6. Example - Cancer vaccines
The first preventive cancer vaccines, such as human papillomavirus vaccine, act against the human papilloma virus (HPV) which can cause cervical cancer. Human papilloma virus (HPV) is a family of viruses. Some types cause cold sores, warts and verrucae, while others can lead to cancer. Two types of HPV, types 16 and 18, are responsible for over 70% of cases of cervical cancer. Three doses of the vaccine are administered by intramuscular injection over a 12-month period. The most common side effects are pain, swelling and redness at the injection site and headache. In clinical trials in young women with no evidence of previous infection, HPV vaccines were over 99% effective at preventing pre-cancerous lesions associated with HPV types 16 or 18.
Sipuleucel-T is the first approved therapeutic cancer vaccine. It is used in men with metastatic castration-resistant (hormone-refractory) prostate cancer with either no or minimal symptoms. Most prostate cancers express a protein called prostatic acid phosphatase (PAP) on the surface of their cells. The immune system does not normally recognize PAP as foreign and so does not attack and destroy the cancer cells. The process for treating patients with the sipuleucel-T vaccine involves firstly taking blood from a patient and extracting some of the blood cells in the laboratory (Figure 2). These blood cells are then grown in the laboratory alongside a special version of PAP that has been modified by being attached to another molecule called granulocyte-macrophage colony-stimulating factor (GM-CSF). The PAP antigen and GM-CSF are taken up by the immune cells within the blood cells being grown in the laboratory, at which point the GM-CSF helps to activate them. The activated immune cells are then infused back into the patient. These cells interact with other components of the immune system and instruct them to identify the prostate cancer antigen (PAP) as foreign, thereby vaccinating the patient against the prostate cancer. The immune system therefore attacks and destroys the cancer.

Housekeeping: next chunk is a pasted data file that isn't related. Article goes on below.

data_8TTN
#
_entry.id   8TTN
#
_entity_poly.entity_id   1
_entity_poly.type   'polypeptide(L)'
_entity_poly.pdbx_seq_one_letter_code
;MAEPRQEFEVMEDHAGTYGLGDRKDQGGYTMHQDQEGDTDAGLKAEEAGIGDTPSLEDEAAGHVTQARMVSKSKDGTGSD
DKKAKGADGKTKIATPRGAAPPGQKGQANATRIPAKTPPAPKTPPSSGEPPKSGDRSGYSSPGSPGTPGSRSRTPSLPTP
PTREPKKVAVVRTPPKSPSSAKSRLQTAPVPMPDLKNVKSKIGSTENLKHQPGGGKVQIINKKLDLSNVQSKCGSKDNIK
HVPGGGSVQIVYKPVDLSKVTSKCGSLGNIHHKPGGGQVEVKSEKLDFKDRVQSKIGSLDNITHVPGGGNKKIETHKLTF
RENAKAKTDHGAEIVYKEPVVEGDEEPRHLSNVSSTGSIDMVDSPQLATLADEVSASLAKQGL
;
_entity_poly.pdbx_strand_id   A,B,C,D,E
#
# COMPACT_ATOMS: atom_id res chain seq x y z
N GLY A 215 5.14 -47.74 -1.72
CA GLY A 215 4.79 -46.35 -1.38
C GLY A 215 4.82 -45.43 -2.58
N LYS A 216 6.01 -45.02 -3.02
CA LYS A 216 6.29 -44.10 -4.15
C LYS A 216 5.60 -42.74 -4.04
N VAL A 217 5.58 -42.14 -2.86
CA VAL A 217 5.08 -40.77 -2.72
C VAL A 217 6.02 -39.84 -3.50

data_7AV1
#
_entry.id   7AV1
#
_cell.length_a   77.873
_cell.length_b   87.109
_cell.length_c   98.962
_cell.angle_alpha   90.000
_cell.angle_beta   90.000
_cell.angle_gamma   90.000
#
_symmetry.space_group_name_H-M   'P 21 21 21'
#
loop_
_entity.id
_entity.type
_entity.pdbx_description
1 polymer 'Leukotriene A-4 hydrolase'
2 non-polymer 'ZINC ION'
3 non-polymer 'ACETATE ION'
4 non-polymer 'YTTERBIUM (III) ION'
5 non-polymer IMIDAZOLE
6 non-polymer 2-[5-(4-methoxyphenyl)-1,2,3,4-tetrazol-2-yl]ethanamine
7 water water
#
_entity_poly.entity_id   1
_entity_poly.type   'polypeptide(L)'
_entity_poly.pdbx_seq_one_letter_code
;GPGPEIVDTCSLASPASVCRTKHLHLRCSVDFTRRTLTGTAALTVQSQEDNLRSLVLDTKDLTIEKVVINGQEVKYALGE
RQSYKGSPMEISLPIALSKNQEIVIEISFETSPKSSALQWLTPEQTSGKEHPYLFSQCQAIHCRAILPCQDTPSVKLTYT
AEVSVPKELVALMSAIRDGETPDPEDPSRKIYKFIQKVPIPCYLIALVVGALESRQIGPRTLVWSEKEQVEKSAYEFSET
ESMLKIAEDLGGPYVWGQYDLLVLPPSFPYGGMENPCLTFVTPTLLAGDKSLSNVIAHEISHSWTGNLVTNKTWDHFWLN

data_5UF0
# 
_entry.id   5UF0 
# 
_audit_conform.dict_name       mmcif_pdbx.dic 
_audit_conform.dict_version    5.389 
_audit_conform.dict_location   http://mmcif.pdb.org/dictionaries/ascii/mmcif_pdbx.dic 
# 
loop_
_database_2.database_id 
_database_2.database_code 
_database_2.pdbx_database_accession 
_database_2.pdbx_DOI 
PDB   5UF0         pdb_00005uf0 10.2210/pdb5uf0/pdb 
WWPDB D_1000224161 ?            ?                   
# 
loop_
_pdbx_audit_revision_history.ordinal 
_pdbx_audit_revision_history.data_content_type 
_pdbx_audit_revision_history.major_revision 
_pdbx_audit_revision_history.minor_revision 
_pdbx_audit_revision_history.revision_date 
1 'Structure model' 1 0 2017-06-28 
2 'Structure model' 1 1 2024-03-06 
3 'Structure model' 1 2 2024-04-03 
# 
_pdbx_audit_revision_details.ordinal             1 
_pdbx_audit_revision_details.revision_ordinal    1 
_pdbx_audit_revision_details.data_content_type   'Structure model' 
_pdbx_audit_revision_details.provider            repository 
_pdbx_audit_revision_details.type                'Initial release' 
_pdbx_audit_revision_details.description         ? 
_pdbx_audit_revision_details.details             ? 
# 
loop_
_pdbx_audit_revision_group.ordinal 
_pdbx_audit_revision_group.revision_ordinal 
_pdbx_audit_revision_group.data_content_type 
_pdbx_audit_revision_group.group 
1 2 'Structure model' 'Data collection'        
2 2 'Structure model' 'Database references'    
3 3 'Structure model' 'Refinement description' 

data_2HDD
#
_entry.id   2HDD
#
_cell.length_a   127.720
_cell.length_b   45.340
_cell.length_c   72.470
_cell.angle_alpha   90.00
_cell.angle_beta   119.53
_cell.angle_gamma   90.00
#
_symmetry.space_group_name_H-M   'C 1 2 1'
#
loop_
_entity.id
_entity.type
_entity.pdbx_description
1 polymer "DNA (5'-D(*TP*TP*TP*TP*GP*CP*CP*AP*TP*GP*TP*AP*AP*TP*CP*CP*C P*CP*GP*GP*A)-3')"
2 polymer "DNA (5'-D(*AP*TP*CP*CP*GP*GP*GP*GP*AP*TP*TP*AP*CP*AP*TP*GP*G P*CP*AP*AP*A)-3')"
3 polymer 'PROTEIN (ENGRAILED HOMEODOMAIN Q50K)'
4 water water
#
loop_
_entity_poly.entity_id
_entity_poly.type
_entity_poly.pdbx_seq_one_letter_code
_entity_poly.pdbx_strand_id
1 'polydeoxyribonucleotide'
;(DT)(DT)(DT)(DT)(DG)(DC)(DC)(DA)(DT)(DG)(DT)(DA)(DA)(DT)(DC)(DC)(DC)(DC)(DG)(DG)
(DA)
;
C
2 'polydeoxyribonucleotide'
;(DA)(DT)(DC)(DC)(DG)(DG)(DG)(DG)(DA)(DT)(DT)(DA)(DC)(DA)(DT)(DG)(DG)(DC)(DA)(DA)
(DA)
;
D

Figure 2. Sipuleucel-T vaccine. Immune cells are extracted from a patient’s blood and grown in the laboratory with an altered form of the prostate cancer antigen, PAP, that has been attached to a GM-CSF molecule. The immune cells are activated by the PAP-G-CSF, which become primed to identify PAP as a ‘foreign’ antigen. These cells are then infused back into the patient, where they instruct other immune cells to attack and destroy the tumour . (GM-CSF, granulocyte-macrophage colony-stimulating factor; PAP, prostatic acid phosphatase)